Primary Mathematics/Adding numbers
Adding two single digit numbers[edit | edit source]
Adding single digit numbers is done according to the table below. To add two single digit numbers, find one number in the first row and one number in the first column of the table. You will find the sum where that row and column intersect. These sums follow a regular pattern and are quite easy to remember with a little practice. Knowing these sums is the first step to mental arithmetic.
Adding multiple digit numbers[edit | edit source]
To add multiple digit numbers, use the following procedure.
- Start at the right-most digit in each number.
- Add the right-most digit of each number as though they were single digit numbers.
- If the sum of those digits is 0 to 9, that is the right-most digit of the answer.
- If the sum of those digits is 10 to 18, the right-most digit of this sum is the right-most digit of the answer.
- Move one digit to the left in each of the two numbers you are adding.
- Prepare to repeat the process with these digits, with one difference. If the sum on the previous round was 10 or more, you will add 1 to the sum of these digits. If the sum on the previous round was 0 to 9, you will not add one to these digits.
- Repeat the process, moving left each time, remembering to add 1 if required, until there are no more digits to add. For each round, you will find the next digit to the left of the answer.
If you are using pen and paper, write the two numbers you are adding one below the other, aligning the right-most digits. Draw a line beneath the two numbers below which you will write the answer as you calculate it. As you calculate each digit of the answer, write it below the digits of the numbers above. For those rounds where the sum is 10 or more, write the "1" that you will add above the digits of the next round so that you won't forget it.
26 + 15 --- 41
You now know how to add numbers of any size.
Teaching addition of numbers[edit | edit source]
When teaching young students how to add you will need to use physical items to help them understand how addition works, use items that are similar to avoid confusing younger children. It is very important that they understand the number system before trying to add or subtract. The following is an example of how to show a child how to add.
I have two blocks, and Mary has two blocks. If Mary gives me two blocks how many blocks do I have?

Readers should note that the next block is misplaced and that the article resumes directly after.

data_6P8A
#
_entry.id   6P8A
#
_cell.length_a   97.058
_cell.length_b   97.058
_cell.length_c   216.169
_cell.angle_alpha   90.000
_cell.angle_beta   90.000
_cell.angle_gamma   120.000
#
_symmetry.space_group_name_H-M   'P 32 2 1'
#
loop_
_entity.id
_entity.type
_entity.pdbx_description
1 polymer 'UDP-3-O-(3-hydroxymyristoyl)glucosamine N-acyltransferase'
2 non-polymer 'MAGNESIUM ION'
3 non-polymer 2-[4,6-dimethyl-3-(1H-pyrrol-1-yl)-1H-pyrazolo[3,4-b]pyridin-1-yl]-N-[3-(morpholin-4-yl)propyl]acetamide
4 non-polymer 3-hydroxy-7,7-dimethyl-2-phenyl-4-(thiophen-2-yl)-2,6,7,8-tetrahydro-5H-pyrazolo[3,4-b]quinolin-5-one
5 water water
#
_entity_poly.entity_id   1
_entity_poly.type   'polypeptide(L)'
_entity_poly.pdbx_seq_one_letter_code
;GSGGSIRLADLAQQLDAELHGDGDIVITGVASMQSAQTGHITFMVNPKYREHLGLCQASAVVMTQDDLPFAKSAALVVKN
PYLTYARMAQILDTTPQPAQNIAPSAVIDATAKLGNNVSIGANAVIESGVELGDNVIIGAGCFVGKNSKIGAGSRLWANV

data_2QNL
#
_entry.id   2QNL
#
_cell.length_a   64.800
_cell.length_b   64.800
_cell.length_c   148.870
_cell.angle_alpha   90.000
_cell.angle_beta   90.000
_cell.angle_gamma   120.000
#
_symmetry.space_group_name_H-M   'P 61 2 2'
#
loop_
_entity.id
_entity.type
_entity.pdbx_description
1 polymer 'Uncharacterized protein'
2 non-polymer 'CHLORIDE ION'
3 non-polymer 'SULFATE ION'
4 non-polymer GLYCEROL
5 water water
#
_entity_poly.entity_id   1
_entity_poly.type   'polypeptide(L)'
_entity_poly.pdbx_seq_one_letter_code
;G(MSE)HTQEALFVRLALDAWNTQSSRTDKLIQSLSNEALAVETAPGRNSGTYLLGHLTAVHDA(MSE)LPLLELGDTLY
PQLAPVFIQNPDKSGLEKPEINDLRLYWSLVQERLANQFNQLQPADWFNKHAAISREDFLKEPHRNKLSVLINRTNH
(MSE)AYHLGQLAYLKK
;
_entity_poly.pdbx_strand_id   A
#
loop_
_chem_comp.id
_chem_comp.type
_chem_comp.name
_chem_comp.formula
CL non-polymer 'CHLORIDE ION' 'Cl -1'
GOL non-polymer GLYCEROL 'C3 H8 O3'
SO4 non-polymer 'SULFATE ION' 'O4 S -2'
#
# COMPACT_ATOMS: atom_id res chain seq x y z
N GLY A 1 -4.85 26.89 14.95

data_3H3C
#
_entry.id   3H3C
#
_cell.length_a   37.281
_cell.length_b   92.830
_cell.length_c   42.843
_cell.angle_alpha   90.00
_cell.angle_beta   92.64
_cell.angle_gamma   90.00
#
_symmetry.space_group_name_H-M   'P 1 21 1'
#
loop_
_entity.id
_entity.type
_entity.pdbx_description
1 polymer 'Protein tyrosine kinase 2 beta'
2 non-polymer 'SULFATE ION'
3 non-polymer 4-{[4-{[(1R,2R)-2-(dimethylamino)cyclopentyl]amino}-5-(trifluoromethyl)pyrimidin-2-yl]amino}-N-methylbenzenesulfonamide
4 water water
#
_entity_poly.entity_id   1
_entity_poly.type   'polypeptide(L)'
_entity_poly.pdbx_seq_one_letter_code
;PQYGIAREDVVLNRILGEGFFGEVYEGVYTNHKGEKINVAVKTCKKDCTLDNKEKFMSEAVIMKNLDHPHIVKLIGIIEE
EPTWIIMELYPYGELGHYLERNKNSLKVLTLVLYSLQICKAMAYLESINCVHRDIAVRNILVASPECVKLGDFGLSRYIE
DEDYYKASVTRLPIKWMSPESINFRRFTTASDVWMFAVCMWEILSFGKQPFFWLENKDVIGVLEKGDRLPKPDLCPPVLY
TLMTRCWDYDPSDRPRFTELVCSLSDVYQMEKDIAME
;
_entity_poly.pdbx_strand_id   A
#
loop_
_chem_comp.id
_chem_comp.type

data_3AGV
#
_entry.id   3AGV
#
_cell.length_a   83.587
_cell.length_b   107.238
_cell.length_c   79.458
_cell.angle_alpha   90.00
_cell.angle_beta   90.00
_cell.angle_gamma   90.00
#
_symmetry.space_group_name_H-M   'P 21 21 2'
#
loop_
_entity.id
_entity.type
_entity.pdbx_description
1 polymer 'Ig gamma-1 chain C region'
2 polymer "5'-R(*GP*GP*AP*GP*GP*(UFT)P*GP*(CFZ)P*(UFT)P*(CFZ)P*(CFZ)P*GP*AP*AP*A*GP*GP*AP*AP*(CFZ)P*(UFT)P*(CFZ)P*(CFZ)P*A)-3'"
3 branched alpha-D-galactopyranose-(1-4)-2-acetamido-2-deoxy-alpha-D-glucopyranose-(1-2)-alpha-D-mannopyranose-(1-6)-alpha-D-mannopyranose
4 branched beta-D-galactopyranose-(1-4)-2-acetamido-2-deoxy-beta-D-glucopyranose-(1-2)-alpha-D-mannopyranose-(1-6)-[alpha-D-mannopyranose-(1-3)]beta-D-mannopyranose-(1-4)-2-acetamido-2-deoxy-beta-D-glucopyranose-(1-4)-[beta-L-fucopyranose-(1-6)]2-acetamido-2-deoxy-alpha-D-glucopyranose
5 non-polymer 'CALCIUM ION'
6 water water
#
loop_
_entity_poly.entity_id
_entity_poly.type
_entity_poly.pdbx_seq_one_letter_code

First show that you do in fact have two blocks, then show that Mary (or whatever the name of the person is) also has two blocks. Have the children count the number of blocks you have and the number of blocks Mary has.
Have Mary give them two blocks, now have the children count how many blocks they have. You have four blocks and now Mary has zero blocks. Some children may be able to understand addition better if you teach subtraction at the same time, some may notice that Mary has zero blocks while others may not make this connection, this depends completely on each child.
This block example should be done multiple times until every student understands how to add two single digit numbers together, if some students have trouble understanding the concept have them hold the blocks and do the above block example with each other, help them count the blocks they have. You can later increase the number of blocks slightly to help encourage further counting.
When the basic concept of adding has been introduced via a physical method children should be encouraged to learn the combinations of single digit numbers - so that addition no longer relies on counting blocks (or fingers). Especially important for mental subtraction is to learn the combinations of numbers that add to give 10.
When these basics have been taught and before moving on to adding 2 digit numbers children must learn place notation (ie that 25=20+5). Once this is learnt children can progress to adding 2 (and more) digit numbers. It needs to be explained that when you have 10 in the units column you must 'carry' that over to be 1 in the 10s column. Note that this means that 25+97 is MUCH harder than 12+13.
Depending on the child it can be useful to do this in binary as there are far fewer number combinations to remember, though this can confuse some children.
Due to place notation addition is usually carried out right to left:
1 1 45 45 45 +37 +37 +37 === === === 2 82
With the 1 above the addition representing a carried digit.
It is possible to do addition left to right:
45 +37 ==== 70 12 ==== 82
(adding the tens first).
Children who are taught this way will usually work out for themselves the shorter way of writing it out.